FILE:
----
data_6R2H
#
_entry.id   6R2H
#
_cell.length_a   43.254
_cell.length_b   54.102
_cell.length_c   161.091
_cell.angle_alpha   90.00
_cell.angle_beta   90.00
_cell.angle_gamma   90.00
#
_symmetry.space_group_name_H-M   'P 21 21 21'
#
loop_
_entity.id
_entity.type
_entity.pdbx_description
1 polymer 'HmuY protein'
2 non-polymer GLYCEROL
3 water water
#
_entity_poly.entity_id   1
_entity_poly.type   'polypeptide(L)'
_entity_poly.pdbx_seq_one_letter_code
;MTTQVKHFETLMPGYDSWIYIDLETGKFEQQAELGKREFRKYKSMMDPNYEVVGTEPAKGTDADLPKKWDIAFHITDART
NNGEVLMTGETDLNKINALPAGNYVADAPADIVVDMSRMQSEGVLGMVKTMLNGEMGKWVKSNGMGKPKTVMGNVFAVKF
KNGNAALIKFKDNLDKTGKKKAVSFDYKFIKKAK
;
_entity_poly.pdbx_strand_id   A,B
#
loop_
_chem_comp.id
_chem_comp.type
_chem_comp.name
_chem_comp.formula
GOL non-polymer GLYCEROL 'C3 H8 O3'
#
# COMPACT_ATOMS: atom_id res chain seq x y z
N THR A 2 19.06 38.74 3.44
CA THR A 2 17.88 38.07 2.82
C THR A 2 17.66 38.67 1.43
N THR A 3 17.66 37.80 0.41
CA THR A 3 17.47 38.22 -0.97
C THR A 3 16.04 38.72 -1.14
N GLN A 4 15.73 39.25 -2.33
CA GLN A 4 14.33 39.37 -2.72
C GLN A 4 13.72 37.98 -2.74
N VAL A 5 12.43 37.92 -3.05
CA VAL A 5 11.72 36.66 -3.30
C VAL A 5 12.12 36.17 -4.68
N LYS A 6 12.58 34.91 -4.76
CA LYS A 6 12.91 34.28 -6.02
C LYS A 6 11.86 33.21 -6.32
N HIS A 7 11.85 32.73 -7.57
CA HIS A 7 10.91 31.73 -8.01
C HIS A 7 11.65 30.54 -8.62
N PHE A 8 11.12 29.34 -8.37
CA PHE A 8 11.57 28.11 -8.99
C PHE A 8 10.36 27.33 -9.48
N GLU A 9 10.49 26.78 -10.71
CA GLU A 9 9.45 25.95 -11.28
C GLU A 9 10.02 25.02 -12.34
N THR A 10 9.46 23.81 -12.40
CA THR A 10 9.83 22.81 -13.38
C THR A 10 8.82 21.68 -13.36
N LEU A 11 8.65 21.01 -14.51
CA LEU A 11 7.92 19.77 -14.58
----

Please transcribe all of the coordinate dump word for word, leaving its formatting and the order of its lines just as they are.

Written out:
data_6R2H
#
_entry.id   6R2H
#
_cell.length_a   43.254
_cell.length_b   54.102
_cell.length_c   161.091
_cell.angle_alpha   90.00
_cell.angle_beta   90.00
_cell.angle_gamma   90.00
#
_symmetry.space_group_name_H-M   'P 21 21 21'
#
loop_
_entity.id
_entity.type
_entity.pdbx_description
1 polymer 'HmuY protein'
2 non-polymer GLYCEROL
3 water water
#
_entity_poly.entity_id   1
_entity_poly.type   'polypeptide(L)'
_entity_poly.pdbx_seq_one_letter_code
;MTTQVKHFETLMPGYDSWIYIDLETGKFEQQAELGKREFRKYKSMMDPNYEVVGTEPAKGTDADLPKKWDIAFHITDART
NNGEVLMTGETDLNKINALPAGNYVADAPADIVVDMSRMQSEGVLGMVKTMLNGEMGKWVKSNGMGKPKTVMGNVFAVKF
KNGNAALIKFKDNLDKTGKKKAVSFDYKFIKKAK
;
_entity_poly.pdbx_strand_id   A,B
#
loop_
_chem_comp.id
_chem_comp.type
_chem_comp.name
_chem_comp.formula
GOL non-polymer GLYCEROL 'C3 H8 O3'
#
# COMPACT_ATOMS: atom_id res chain seq x y z
N THR A 2 19.06 38.74 3.44
CA THR A 2 17.88 38.07 2.82
C THR A 2 17.66 38.67 1.43
N THR A 3 17.66 37.80 0.41
CA THR A 3 17.47 38.22 -0.97
C THR A 3 16.04 38.72 -1.14
N GLN A 4 15.73 39.25 -2.33
CA GLN A 4 14.33 39.37 -2.72
C GLN A 4 13.72 37.98 -2.74
N VAL A 5 12.43 37.92 -3.05
CA VAL A 5 11.72 36.66 -3.30
C VAL A 5 12.12 36.17 -4.68
N LYS A 6 12.58 34.91 -4.76
CA LYS A 6 12.91 34.28 -6.02
C LYS A 6 11.86 33.21 -6.32
N HIS A 7 11.85 32.73 -7.57
CA HIS A 7 10.91 31.73 -8.01
C HIS A 7 11.65 30.54 -8.62
N PHE A 8 11.12 29.34 -8.37
CA PHE A 8 11.57 28.11 -8.99
C PHE A 8 10.36 27.33 -9.48
N GLU A 9 10.49 26.78 -10.71
CA GLU A 9 9.45 25.95 -11.28
C GLU A 9 10.02 25.02 -12.34
N THR A 10 9.46 23.81 -12.40
CA THR A 10 9.83 22.81 -13.38
C THR A 10 8.82 21.68 -13.36
N LEU A 11 8.65 21.01 -14.51
CA LEU A 11 7.92 19.77 -14.58